Report: Trump may struggle to privatize public assets for $1T infrastructure plan

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President Trump may struggle to raise enough money for his $1 trillion infrastructure plan if he mostly relies on privatizing public assets, according to a new report.

The American Action Forum (AAF), a conservative think tank, released new research on Thursday that finds the concept of “asset recycling” — which involves selling off a public asset and using that money to pay for other transportation projects — could be difficult to implement.

While Trump has yet to unveil his rebuilding proposal, the plan is expected to rely heavily on incentivizing the private sector to invest in the nation’s infrastructure. The White House in its budget request outlined a broad sketch of the plan and highlighted the idea of asset recycling.

{mosads}Under that model, which has been used in Australia, the government can lease or sell “underused” public assets to the private sector and use the proceeds to make infrastructure upgrades elsewhere. The administration could also incentivize state and local governments to do the same thing.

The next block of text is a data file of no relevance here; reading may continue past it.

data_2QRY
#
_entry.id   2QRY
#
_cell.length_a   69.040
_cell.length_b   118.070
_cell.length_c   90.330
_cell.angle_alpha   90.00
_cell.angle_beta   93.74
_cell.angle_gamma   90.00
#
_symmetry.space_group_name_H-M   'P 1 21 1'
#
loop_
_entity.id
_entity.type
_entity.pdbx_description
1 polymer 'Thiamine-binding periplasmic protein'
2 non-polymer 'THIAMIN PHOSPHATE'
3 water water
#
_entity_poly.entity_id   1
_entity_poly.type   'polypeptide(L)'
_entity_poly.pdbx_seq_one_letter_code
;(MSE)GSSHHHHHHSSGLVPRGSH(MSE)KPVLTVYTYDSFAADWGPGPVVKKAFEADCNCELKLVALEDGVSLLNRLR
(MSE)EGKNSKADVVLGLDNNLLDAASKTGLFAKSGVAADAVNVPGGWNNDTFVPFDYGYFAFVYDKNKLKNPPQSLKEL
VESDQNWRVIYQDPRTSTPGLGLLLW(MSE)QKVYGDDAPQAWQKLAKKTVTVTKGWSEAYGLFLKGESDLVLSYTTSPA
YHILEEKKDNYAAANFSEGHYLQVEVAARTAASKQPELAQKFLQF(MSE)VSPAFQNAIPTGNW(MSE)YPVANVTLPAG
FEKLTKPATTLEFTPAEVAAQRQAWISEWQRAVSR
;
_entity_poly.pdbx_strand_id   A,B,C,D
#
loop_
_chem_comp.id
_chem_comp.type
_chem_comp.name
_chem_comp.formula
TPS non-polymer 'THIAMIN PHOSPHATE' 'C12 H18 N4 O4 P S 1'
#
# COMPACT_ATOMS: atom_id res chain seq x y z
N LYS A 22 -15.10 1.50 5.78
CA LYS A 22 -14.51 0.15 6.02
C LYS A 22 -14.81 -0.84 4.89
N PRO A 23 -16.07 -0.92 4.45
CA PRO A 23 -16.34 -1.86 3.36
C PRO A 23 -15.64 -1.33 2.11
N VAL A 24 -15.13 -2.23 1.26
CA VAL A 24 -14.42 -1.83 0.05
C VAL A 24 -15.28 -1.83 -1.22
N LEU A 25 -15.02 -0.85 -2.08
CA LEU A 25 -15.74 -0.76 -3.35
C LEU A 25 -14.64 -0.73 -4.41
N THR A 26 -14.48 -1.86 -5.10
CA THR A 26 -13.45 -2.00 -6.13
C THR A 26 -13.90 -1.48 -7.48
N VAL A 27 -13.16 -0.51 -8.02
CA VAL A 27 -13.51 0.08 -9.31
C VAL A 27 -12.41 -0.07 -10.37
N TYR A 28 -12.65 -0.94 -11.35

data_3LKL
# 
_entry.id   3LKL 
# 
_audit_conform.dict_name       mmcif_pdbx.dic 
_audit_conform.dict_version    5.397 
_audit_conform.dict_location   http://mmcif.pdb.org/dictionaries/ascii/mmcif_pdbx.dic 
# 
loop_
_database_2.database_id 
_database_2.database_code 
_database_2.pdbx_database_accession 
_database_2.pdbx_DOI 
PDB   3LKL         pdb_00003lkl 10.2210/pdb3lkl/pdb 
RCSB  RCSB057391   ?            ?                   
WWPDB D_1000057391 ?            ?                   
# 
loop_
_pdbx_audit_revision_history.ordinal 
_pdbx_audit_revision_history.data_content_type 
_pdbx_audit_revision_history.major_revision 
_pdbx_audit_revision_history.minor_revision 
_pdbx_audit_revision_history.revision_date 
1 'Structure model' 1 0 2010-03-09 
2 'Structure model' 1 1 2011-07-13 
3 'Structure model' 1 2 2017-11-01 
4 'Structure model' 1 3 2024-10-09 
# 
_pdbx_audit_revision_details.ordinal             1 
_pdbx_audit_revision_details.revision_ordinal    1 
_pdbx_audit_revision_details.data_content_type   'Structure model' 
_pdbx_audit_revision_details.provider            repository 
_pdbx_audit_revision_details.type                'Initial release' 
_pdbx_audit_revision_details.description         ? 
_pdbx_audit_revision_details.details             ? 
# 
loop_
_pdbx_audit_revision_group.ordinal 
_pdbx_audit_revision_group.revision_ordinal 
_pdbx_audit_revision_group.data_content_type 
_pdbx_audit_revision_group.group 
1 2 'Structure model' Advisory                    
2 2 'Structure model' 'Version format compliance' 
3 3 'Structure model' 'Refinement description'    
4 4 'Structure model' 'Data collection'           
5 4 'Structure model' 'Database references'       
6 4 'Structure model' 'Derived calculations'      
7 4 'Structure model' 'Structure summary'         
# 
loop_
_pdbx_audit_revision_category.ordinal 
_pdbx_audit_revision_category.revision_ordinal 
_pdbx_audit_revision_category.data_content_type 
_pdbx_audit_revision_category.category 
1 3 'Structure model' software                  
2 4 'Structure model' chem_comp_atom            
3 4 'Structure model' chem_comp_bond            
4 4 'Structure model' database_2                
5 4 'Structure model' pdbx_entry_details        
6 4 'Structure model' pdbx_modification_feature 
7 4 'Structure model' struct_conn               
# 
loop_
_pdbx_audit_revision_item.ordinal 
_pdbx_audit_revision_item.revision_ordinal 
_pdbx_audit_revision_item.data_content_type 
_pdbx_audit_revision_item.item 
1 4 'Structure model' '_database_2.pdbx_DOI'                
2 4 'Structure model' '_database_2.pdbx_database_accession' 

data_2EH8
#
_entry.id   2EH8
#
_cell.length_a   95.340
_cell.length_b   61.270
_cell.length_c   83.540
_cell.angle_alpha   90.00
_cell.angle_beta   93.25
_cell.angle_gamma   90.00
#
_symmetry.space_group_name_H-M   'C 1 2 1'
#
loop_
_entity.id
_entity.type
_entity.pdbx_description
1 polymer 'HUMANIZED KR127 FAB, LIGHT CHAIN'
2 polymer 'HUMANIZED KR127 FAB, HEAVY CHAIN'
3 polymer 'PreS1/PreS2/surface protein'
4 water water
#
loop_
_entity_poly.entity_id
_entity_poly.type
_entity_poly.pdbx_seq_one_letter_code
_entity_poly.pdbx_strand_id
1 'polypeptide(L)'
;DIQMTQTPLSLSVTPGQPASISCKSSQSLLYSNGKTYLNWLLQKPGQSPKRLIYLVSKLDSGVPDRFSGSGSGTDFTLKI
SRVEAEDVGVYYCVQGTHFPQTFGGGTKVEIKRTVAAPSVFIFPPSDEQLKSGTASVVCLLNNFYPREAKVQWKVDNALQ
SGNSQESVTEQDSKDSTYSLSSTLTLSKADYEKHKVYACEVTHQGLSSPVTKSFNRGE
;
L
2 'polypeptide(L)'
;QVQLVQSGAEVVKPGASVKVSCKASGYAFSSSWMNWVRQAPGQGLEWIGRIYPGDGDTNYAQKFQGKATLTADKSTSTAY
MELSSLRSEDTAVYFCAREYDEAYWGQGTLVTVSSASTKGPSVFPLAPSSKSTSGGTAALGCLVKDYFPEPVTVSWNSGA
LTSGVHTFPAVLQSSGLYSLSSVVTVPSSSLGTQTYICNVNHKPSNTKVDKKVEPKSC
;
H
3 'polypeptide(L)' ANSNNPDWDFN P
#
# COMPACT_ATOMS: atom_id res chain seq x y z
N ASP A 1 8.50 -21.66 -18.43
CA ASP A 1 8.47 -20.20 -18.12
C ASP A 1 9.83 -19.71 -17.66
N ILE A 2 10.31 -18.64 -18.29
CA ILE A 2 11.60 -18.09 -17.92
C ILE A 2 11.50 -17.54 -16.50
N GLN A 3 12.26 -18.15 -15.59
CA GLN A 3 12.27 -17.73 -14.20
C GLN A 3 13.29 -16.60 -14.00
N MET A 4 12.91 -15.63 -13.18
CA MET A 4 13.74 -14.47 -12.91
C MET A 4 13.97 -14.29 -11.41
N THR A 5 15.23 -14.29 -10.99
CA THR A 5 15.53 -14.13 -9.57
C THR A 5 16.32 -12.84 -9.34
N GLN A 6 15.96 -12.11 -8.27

But according to the AAF report, which examined Treasury Department data, there may not be enough assets available for Trump to reach his $1 trillion infrastructure goal. The U.S. government only has $267.6 billion in nondefense fixed assets, plant and equipment (PP&E) that could potentially be recycled.

AAF added that another $700 billion in fixed assets under the defense column would spark controversy if the administration decided to privatize them.

The report also maintains that many of the government’s fixed assets are unlikely to attract private-sector investment. Buildings, structures and facilities — which are the most attractive to private investors — make up slightly less than half of all of the government’s nondefense fixed assets.

The asset recycling idea may be a more realistic option for the states, however, the report noted.
“While asset recycling could be a viable strategy for state and local governments to adopt, a federal asset recycling initiative would be difficult to implement as part of the administration’s anticipated infrastructure bill,” the report says.

“Given the immediate need for infrastructure investment, the administration should not rely substantially on asset recycling to achieve $1 trillion in investment, as the measure may not have as large a market as hoped.”


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